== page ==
Statement: The International Code Council should not ban voting on building codes

Media Contacts
Brynn Furey

After city officials cast their ballots for more efficient building codes in 2019, the ICC may strip them and other members of their ability to vote on future energy standards

Environment America

BOSTON — As cities and towns are pressing for clean energy building codes to rein in global warming emissions, gas and building industry groups are pressuring the International Code Council (ICC) to shut elected officials out from voting on the baseline building code standard. The ICC’s decision to ban members from voting on the updated code may be considered as early as Wednesday

Established in 1994, the ICC is a nonprofit association of industry groups, professionals and government officials that sets a standard building code adopted worldwide. The standard building code creates the baseline for building energy efficiency requirements across the country and around the world. 

Last year, hundreds of elected officials registered to vote in the process. They successfully won on mandates to increase efficiency and require new buildings to be electric-ready by including wiring to hook up electric cars and appliances. The victory created pushback from industry groups like the National Association of Home Builders and the American Gas Association, who appealed several measures that the ICC had previously approved. Now the ICC is considering ending the voting process altogether and taking away one of the most critical avenues for government officials to influence their jurisdictions’ building codes.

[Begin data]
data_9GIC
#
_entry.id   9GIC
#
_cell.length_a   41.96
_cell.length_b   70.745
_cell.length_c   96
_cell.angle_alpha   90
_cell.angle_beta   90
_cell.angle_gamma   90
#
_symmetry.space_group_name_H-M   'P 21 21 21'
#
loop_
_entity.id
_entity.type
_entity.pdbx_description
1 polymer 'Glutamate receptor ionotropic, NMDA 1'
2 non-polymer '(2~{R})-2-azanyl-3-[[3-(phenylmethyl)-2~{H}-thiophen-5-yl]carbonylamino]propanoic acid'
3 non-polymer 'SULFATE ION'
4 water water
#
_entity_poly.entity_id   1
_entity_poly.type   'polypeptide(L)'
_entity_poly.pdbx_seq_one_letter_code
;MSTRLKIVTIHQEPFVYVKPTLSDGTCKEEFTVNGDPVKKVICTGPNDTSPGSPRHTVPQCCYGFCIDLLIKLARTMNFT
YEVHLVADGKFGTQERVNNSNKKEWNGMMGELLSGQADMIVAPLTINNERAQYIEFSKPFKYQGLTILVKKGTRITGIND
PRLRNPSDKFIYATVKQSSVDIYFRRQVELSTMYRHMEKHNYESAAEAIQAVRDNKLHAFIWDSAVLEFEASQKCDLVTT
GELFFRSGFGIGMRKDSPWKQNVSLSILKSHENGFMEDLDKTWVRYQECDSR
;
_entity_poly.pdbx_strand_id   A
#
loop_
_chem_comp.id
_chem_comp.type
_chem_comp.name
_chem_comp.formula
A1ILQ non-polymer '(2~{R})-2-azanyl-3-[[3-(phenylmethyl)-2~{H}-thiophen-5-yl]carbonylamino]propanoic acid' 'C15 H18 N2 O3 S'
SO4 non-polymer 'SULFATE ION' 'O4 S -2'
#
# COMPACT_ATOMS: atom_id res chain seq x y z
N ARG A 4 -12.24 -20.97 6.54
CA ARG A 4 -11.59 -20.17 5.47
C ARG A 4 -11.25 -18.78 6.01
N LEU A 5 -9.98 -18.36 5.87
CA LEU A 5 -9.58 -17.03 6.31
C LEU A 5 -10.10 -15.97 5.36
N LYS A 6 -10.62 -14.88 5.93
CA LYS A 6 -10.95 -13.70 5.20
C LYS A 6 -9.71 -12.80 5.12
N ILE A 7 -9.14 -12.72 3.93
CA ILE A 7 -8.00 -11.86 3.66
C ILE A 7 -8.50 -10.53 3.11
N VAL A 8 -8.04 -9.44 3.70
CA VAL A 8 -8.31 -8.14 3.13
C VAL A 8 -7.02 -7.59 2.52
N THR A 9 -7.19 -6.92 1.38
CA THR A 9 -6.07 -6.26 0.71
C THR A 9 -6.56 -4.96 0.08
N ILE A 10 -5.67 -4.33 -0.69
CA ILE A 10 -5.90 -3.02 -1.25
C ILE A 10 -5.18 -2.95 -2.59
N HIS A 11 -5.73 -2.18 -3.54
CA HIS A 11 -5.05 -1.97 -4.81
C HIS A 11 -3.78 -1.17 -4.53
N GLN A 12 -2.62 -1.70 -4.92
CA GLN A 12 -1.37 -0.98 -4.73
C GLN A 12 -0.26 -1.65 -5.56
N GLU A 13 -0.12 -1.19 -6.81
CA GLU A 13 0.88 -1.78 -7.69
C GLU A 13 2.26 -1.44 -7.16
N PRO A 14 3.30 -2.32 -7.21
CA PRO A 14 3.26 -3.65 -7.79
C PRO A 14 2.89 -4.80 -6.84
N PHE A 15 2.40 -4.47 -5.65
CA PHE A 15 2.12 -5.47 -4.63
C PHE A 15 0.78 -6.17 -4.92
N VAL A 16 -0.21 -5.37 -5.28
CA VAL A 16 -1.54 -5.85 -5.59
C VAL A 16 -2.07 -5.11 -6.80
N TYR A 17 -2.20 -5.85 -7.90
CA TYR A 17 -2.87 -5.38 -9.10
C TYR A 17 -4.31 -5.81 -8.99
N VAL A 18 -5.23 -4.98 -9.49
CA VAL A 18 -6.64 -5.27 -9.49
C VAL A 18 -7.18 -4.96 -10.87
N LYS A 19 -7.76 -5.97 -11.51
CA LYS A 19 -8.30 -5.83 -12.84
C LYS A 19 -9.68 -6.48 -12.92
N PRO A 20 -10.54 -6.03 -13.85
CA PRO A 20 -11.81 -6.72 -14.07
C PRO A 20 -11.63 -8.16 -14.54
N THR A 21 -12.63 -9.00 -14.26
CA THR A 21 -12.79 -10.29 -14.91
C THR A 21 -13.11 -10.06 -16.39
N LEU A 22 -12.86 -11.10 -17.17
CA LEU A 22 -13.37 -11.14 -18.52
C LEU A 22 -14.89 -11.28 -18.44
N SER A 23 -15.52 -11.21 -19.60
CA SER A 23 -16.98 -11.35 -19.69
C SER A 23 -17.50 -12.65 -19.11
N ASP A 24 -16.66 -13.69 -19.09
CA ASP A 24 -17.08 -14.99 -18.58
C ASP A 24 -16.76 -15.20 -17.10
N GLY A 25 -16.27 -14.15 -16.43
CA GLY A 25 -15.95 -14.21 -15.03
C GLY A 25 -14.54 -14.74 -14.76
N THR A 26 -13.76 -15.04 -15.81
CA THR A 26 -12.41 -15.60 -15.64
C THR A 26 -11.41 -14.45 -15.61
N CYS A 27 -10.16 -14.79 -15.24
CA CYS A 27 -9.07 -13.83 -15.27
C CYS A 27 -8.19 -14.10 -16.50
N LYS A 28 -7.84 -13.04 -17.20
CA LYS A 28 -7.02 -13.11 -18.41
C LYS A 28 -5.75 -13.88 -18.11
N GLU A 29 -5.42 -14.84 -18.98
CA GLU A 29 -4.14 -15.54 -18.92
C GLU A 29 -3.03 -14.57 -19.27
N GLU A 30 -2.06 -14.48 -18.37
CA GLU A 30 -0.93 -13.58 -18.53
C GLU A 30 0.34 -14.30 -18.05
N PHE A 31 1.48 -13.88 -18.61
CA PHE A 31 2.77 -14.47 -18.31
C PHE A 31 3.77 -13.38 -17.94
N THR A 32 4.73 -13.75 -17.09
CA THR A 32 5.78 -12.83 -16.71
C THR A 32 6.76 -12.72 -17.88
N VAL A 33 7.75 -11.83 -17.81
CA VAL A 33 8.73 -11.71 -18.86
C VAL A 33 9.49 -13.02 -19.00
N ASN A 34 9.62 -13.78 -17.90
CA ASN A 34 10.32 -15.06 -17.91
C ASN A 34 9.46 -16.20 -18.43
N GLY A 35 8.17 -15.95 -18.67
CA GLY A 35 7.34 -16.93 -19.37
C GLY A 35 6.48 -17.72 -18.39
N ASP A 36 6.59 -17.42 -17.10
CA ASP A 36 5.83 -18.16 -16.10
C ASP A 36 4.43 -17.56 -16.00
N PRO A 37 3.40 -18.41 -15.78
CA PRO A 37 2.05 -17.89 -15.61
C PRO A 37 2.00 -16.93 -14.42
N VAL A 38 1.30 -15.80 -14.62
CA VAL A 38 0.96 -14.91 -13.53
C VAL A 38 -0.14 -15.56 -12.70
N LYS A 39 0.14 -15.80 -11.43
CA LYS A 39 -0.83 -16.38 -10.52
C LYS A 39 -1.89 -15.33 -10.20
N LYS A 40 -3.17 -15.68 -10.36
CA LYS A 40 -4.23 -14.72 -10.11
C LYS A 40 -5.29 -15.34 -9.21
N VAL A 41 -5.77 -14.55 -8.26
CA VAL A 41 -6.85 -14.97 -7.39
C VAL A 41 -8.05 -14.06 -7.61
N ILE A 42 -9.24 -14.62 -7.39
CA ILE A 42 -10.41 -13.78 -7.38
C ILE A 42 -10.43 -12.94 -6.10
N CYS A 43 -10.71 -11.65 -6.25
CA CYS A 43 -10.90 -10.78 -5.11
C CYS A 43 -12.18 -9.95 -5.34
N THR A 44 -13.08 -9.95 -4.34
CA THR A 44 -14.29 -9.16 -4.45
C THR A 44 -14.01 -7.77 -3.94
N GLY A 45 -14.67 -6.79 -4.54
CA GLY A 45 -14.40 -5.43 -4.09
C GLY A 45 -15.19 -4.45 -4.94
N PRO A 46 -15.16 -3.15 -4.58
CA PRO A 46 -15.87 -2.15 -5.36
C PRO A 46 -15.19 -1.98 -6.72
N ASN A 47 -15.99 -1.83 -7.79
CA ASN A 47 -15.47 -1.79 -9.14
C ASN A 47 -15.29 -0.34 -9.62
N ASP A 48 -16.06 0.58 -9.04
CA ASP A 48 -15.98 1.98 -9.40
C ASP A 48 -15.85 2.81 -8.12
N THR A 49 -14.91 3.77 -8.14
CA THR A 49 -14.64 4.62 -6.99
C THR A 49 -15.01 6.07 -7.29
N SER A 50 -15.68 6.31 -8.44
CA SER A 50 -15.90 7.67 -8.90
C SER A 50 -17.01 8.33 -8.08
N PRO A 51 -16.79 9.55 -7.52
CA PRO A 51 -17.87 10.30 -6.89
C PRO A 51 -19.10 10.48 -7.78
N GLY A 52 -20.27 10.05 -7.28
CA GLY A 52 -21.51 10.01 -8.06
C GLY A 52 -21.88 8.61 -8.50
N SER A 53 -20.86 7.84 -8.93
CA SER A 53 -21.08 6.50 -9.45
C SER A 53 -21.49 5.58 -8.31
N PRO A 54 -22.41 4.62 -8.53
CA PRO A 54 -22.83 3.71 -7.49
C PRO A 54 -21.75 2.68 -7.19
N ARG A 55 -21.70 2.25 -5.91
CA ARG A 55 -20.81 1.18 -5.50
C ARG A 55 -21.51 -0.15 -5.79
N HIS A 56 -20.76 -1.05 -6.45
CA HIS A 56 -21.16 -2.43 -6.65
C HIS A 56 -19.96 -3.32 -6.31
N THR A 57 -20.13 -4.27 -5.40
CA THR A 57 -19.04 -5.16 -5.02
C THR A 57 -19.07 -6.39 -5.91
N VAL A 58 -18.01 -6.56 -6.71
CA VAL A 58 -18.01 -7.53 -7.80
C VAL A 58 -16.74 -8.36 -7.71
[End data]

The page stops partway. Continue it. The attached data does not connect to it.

In response, Environment America’s Energy Conservation and Efficiency Associate Brynn Furey issued the following statement: 

“This is the latest tactic that gas industry leaders are using to maintain their grip on building codes and prevent regulations that would limit their power. Whether they are advocating to cut off voting on the model code or trying to strip local governments ability to regulate gas use in buildings, it’s clear that they are spooked by local leadership as decision makers begin to recognize the importance of energy efficiency and building electrification for our health and the environment.

“Building codes play a critical role to advance clean energy and reduce greenhouse gas emissions in our homes and businesses. Local elected officials working to bring the benefits of efficiency and local clean energy production to their constituents should have a say in what the buildings of the future look like. With no federal building code in the United States, many cities and towns peg their standards to whatever the ICC mandates every three years. If the association chooses to block elected officials from voting on future codes, cities and towns across the United States will lose a key pathway to influence energy efficiency in their local homes and buildings.

“Now is the time to accelerate the transition off of fossil fuels, not erect roadblocks. All stakeholders, including local elected officials, should continue to be able to vote in the ICC’s code-setting process. If the last voting process taught us anything, it’s that our decision makers are engaged and want to push the needle on building efficiency. They shouldn’t be shut out.”